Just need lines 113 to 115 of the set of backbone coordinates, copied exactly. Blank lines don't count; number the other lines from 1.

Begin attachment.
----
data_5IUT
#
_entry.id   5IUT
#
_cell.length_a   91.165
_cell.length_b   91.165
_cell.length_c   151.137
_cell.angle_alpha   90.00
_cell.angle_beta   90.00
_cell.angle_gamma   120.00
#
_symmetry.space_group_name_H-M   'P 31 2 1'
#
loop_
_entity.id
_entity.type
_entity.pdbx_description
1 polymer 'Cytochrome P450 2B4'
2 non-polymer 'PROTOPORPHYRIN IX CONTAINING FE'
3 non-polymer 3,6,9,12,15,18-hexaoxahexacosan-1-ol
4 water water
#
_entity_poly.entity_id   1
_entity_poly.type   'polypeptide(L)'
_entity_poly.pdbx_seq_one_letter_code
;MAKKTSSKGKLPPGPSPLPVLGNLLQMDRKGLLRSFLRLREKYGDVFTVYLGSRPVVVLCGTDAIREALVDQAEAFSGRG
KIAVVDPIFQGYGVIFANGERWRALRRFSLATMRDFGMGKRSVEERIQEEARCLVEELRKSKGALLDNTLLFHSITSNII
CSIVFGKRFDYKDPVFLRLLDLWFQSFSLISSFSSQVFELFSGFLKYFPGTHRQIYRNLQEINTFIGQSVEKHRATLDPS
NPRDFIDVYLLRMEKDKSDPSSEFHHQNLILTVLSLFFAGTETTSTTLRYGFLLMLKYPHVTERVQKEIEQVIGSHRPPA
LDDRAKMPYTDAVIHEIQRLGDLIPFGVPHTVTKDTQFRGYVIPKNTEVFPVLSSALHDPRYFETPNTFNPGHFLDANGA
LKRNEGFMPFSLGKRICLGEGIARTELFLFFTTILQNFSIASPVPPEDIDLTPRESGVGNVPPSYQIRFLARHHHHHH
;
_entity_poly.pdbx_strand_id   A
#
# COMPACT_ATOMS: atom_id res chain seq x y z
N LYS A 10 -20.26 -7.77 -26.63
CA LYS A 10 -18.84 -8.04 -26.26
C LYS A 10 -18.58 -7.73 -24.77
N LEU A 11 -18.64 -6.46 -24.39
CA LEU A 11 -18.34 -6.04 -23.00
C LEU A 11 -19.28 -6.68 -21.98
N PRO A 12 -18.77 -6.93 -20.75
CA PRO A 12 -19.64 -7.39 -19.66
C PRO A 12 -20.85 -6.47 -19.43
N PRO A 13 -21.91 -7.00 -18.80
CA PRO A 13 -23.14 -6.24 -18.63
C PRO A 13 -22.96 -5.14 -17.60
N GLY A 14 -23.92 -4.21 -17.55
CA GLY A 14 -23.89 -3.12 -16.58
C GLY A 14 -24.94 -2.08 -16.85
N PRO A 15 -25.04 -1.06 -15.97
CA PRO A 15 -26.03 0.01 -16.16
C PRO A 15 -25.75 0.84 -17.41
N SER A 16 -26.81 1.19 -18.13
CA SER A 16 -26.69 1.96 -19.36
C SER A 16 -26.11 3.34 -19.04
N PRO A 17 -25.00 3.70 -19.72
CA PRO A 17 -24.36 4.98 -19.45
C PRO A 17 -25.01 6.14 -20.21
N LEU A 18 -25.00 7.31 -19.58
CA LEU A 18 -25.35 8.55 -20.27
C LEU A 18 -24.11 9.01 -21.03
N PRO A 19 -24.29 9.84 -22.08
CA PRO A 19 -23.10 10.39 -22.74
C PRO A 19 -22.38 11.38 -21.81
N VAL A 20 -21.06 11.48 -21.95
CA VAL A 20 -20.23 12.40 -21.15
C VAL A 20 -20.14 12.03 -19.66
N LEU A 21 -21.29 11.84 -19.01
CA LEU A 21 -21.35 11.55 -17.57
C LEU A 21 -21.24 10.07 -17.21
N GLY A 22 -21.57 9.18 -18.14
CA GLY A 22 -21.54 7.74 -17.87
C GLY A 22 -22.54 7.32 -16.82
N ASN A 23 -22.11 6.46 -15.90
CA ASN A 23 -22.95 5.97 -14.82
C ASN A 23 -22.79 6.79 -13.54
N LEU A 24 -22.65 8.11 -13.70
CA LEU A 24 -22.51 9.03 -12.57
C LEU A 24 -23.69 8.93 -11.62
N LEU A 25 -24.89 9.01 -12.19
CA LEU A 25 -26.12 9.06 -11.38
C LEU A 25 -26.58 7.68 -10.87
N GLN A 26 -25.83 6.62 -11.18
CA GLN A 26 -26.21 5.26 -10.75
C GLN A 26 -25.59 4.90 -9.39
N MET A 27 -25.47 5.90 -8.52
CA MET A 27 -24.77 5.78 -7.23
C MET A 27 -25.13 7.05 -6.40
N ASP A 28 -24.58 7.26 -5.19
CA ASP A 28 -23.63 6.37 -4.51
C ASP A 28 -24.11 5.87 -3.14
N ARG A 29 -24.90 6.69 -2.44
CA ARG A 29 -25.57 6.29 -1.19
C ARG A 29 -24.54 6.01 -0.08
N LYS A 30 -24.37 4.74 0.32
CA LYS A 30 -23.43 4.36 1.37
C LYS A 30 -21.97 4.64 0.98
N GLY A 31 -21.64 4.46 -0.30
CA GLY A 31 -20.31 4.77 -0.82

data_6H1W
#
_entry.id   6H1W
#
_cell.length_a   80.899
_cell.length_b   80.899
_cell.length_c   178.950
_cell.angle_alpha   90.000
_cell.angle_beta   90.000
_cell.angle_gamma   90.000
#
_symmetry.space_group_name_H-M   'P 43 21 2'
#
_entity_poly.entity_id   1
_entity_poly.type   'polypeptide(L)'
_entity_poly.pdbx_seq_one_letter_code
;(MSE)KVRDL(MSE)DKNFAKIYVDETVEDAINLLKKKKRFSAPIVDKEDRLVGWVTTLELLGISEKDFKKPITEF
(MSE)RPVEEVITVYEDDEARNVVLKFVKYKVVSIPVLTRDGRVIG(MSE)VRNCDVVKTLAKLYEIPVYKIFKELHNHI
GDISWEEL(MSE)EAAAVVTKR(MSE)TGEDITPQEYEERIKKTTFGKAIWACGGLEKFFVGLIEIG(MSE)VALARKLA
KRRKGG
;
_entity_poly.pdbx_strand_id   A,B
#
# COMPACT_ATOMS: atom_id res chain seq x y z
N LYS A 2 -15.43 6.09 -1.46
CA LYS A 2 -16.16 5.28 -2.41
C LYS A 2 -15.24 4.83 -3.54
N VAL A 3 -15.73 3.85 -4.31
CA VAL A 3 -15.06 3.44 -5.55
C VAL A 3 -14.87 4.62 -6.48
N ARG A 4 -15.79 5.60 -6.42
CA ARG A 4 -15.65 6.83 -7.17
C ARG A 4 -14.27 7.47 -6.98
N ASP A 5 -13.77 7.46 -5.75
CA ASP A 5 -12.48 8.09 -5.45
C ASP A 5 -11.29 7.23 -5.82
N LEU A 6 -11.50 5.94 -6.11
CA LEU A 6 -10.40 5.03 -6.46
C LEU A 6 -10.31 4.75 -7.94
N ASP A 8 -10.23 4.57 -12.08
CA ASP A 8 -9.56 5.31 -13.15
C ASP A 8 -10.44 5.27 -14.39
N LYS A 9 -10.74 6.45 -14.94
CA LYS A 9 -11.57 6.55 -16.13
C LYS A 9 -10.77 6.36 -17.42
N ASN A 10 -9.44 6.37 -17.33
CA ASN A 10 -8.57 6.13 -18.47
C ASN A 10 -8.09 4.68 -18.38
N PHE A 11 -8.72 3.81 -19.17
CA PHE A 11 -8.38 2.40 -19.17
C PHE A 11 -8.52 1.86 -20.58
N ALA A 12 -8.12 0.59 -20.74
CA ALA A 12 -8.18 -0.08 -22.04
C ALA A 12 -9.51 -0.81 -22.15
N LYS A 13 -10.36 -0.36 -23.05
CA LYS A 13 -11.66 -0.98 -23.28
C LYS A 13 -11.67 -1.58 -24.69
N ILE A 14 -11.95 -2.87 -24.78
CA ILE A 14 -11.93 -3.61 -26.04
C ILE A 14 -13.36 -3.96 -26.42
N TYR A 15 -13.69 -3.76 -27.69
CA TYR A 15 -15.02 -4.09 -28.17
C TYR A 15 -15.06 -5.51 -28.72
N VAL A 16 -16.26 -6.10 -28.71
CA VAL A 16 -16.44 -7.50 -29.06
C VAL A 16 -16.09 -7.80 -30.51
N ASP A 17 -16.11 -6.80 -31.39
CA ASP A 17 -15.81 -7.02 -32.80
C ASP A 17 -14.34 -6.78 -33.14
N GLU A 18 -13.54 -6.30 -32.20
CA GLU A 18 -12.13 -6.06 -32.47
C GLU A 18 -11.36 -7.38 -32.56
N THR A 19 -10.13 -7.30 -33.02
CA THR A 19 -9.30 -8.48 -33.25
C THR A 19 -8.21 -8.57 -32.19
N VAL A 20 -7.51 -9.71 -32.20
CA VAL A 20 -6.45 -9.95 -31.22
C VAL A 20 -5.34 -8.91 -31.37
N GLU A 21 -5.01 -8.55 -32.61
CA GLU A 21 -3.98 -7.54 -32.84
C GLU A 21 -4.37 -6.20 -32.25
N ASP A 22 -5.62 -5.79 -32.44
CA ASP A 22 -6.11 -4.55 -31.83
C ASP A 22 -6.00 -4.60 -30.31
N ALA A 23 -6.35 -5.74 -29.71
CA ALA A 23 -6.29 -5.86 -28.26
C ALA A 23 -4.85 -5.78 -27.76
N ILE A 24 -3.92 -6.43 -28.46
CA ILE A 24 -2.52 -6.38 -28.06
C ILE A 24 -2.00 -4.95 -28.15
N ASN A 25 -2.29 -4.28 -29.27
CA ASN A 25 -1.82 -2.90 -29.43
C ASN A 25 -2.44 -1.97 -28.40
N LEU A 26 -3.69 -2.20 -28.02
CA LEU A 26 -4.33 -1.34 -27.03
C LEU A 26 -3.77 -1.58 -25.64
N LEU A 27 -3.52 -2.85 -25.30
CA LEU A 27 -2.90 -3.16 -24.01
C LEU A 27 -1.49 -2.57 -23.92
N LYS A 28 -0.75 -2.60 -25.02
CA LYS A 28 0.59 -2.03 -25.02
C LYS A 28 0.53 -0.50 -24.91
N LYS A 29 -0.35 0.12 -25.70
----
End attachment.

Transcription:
#
_entity_poly.entity_id   1
_entity_poly.type   'polypeptide(L)'